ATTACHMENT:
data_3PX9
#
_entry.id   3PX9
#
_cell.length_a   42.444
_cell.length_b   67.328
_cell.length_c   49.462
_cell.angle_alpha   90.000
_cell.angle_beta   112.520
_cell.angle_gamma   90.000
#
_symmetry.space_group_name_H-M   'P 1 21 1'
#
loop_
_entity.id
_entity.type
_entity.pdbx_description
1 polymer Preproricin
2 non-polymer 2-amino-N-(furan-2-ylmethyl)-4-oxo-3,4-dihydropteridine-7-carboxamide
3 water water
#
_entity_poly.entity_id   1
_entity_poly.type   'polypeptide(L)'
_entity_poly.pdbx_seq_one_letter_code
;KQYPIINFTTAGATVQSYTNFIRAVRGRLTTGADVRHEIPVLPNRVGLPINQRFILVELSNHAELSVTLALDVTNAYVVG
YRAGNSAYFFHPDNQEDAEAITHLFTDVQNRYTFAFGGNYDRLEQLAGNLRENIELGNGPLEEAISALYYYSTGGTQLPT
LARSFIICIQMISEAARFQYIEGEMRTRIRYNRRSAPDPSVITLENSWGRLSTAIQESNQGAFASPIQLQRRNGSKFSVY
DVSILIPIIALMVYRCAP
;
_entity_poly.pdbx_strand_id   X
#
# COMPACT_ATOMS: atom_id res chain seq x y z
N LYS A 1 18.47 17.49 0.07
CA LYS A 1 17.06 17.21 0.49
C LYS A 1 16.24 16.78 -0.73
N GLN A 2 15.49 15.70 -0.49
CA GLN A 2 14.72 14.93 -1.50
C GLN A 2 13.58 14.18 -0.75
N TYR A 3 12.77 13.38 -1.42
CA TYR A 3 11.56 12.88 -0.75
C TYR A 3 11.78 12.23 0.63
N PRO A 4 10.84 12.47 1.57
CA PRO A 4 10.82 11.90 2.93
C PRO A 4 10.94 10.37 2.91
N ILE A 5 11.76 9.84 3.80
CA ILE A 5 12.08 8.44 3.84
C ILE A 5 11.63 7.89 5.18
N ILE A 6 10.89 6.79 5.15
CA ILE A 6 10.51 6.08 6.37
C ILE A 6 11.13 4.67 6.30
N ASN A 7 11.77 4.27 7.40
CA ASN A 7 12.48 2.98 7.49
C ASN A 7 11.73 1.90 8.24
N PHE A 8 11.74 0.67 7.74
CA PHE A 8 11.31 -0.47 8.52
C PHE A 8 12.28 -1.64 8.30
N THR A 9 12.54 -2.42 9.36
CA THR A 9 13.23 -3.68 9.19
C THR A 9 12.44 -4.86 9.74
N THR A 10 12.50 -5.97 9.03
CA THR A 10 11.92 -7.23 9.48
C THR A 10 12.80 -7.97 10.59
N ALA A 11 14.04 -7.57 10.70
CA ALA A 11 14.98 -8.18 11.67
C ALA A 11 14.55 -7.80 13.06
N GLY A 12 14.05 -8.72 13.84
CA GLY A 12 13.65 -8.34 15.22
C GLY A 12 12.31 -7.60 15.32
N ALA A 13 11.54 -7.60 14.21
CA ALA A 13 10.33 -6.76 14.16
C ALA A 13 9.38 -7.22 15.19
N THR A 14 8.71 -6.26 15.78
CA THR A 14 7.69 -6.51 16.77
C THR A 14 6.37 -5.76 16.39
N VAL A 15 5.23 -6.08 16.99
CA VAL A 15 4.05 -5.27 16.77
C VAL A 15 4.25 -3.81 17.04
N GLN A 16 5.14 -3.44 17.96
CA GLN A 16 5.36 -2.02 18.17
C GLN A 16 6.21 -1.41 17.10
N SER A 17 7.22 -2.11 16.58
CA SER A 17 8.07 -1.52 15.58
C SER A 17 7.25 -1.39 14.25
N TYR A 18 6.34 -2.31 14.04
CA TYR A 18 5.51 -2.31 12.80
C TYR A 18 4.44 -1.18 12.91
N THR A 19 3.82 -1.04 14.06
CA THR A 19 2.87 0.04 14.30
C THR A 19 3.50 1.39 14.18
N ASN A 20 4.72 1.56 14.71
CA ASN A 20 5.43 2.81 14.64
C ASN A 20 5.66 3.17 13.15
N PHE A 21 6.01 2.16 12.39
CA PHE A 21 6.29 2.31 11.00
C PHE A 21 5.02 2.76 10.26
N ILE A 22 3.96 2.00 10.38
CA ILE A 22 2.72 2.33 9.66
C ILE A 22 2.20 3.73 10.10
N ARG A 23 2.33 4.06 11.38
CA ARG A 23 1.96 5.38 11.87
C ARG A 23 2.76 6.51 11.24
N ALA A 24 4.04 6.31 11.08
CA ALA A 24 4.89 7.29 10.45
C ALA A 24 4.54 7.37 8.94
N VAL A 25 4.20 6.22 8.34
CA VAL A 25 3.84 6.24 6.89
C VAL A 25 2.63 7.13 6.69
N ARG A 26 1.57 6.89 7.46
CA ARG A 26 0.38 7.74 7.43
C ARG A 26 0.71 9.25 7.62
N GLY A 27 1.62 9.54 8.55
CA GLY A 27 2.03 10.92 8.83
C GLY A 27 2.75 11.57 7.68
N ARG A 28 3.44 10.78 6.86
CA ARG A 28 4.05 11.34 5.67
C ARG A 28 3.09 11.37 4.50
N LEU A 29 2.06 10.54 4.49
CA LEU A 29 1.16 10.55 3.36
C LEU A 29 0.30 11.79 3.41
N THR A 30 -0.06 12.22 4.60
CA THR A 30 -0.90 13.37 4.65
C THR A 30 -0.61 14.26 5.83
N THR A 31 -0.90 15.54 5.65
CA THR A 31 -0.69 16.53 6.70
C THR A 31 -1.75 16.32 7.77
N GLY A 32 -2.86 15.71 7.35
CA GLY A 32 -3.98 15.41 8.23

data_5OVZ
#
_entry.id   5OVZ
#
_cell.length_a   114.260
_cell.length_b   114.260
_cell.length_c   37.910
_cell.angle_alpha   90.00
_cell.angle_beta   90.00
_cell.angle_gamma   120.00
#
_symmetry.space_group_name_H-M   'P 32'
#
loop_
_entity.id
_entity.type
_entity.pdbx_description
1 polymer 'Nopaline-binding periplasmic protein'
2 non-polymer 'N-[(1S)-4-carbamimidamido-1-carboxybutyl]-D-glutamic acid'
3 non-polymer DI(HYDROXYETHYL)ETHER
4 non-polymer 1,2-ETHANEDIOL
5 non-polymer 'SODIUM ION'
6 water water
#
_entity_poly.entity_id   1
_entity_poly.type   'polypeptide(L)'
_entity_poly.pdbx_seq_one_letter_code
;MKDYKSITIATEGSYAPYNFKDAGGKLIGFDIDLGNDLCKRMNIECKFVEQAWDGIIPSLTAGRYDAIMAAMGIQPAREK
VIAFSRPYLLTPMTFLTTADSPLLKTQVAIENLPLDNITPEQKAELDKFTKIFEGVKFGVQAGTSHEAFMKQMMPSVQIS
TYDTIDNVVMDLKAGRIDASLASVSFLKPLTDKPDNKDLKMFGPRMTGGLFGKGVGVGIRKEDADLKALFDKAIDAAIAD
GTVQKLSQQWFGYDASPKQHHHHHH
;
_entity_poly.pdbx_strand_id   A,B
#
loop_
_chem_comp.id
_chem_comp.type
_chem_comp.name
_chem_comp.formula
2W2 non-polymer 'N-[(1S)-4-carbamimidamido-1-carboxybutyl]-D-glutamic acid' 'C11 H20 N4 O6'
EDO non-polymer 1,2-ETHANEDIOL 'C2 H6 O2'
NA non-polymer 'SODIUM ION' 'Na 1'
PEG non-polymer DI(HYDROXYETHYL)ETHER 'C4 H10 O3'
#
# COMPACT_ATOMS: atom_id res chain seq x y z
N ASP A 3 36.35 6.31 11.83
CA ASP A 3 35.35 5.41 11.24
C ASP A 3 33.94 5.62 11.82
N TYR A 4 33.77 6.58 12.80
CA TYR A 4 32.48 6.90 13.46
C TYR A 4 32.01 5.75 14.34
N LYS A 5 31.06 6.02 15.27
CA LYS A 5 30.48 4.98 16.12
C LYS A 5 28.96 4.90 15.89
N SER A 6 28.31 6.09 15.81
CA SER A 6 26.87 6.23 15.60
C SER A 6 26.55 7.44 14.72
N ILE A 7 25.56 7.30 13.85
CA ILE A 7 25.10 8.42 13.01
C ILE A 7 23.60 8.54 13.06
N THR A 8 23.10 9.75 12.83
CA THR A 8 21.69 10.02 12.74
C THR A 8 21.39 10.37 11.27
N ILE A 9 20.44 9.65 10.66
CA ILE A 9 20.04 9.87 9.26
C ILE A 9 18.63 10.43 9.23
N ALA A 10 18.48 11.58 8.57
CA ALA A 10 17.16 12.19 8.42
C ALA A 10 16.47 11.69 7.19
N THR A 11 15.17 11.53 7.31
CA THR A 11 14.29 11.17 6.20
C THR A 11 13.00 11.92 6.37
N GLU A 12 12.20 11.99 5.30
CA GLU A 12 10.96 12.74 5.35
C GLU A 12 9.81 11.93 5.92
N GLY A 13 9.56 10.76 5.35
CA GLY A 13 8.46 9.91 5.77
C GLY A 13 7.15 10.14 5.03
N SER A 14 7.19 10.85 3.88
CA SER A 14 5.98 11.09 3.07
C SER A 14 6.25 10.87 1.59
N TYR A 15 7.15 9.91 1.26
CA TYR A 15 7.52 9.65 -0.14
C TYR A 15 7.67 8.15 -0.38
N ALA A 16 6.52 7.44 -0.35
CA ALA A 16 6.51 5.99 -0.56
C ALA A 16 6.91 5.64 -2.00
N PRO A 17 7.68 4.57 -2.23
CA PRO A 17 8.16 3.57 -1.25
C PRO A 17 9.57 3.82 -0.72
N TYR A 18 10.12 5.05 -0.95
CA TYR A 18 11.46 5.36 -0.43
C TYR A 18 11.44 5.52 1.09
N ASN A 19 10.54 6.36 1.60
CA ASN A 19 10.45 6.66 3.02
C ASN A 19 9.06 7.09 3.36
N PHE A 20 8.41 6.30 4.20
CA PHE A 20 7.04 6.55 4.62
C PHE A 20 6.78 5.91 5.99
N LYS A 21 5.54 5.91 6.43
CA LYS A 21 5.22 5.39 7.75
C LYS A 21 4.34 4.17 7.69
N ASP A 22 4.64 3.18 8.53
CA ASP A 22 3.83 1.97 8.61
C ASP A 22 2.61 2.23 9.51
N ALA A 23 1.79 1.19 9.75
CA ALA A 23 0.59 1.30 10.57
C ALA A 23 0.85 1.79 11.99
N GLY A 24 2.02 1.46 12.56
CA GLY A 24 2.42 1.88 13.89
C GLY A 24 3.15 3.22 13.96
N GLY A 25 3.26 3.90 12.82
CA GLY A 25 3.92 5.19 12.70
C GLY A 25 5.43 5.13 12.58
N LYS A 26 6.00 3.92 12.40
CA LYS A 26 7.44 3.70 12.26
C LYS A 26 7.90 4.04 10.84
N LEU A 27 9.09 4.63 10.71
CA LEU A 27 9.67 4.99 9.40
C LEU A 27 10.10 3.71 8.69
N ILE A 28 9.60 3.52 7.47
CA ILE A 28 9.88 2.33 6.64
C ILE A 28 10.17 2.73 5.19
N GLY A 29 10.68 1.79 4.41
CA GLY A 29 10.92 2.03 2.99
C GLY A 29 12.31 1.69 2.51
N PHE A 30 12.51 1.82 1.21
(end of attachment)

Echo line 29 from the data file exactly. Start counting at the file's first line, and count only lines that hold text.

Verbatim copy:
;